“We see this occupation continuously in our communities here in Chicago, where the police are seen as a constant threat,” said Kofi Ademola of the Black Lives Matter movement, as he described the violence perpetuated against the black community by law enforcement personnel in the city.
Ademola claimed that ITOA’s conference was anti-Muslim, anti-black and anti-poor. “They do urban training, they train in urban settings, so whose community is that? That’s my community; your community. That means they are preparing to put a target to my head.”
The activists also berated the Safariland Group, a major supplier of weapons and equipment for law enforcement agencies based in Jacksonville, Fla., which is a corporate sponsor of this year’s ITOA Conference. CAIR has described the group as “a major military-grade weapons manufacturer, whose tear gas canisters have been used from foreign dictatorships to Ferguson.”
Despite repeated attempts to reach them, officials from ITOA and the Safariland Group were unavailable for comment.
The 50-year-old company is a protective equipment and solutions provider to the public safety market and manufactures and distributes goods ranging from handcuffs to body armor and body-cams, according to its website. It also has an active list of the 1961 law enforcement personnel whose lives have been saved through the use of their Safariland products.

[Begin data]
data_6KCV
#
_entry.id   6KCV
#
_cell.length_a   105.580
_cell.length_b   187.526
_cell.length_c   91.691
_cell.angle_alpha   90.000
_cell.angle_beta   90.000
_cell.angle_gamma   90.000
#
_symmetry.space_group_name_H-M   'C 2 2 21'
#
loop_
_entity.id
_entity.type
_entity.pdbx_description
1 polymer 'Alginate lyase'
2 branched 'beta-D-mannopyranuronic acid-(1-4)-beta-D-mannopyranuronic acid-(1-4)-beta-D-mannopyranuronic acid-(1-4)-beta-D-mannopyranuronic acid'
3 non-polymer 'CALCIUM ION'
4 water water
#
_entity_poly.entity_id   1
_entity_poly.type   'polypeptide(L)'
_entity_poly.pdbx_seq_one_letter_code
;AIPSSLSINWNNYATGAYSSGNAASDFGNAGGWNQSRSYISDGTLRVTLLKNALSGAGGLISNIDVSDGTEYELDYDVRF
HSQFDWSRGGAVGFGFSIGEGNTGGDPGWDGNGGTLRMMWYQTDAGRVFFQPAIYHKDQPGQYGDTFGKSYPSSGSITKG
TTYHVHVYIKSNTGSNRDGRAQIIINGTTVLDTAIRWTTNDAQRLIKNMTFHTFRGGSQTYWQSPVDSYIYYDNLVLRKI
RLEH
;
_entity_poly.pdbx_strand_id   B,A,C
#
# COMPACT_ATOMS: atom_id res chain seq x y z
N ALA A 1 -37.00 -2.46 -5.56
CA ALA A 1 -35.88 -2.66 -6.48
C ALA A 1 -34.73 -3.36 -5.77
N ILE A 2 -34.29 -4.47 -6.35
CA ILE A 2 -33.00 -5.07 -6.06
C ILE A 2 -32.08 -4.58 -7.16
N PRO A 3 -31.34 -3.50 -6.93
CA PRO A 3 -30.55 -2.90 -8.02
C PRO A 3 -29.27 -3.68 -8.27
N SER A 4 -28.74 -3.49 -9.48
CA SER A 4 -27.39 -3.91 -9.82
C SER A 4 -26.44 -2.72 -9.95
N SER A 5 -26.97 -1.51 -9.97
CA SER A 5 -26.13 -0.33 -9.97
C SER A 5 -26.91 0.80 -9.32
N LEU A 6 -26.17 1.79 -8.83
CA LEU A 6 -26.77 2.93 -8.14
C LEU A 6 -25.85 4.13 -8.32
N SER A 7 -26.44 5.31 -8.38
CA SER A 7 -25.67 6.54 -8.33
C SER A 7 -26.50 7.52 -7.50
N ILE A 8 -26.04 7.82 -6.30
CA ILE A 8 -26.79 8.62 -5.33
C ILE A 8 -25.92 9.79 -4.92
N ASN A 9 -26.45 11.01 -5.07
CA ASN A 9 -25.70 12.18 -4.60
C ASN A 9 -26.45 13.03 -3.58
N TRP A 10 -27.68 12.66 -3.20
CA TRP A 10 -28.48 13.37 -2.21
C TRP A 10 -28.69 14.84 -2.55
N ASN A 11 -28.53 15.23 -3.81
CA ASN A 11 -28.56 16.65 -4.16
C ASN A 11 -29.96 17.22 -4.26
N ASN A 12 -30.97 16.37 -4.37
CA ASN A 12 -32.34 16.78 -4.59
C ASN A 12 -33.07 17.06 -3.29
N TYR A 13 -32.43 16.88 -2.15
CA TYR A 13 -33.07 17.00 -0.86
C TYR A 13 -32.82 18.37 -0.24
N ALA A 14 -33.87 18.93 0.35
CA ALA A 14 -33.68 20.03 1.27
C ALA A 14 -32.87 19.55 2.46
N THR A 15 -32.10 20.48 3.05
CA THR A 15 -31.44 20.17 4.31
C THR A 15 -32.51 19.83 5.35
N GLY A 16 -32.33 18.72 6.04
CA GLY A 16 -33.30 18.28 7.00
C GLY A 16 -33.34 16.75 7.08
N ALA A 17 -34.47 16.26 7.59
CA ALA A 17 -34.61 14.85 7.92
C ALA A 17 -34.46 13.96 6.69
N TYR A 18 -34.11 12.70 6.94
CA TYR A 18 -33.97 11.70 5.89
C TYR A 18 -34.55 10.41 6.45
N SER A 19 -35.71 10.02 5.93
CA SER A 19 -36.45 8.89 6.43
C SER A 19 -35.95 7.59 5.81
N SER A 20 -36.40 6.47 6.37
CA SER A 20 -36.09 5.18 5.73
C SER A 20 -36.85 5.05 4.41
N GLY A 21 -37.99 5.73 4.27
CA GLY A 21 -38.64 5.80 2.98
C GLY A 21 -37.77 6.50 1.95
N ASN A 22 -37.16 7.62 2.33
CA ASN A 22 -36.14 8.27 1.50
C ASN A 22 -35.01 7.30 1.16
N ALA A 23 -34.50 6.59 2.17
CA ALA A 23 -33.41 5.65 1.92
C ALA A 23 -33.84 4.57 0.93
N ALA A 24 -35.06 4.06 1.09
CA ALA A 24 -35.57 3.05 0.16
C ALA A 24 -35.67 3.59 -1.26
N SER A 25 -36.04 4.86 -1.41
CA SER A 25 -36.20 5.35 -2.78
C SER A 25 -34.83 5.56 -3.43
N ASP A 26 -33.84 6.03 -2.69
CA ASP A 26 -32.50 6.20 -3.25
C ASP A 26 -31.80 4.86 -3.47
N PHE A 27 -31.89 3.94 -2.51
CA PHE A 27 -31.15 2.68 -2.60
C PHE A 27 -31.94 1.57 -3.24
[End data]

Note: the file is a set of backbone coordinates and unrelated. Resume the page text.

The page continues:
Mohammad Sankari of the Arab American Action Network claimed that such trainings are part of a concerted campaign against the Arab and Muslim communities. “One in three members of our community who have been stopped and frisked by police have been asked questions about their race, religion and ethnicity,” he said.
“I am here to represent the very people who Sebastian Gorka talks about. These policies are deeply rooted in anti-Muslim and anti-Arab racism,” he said.
But he added that the problem runs much deeper than the conference. “If we want to talk about how to address these ills in our community, we need to talk deep; we need to look structural; we need to look systemic. That means closing down conferences such as ITOA,” he said.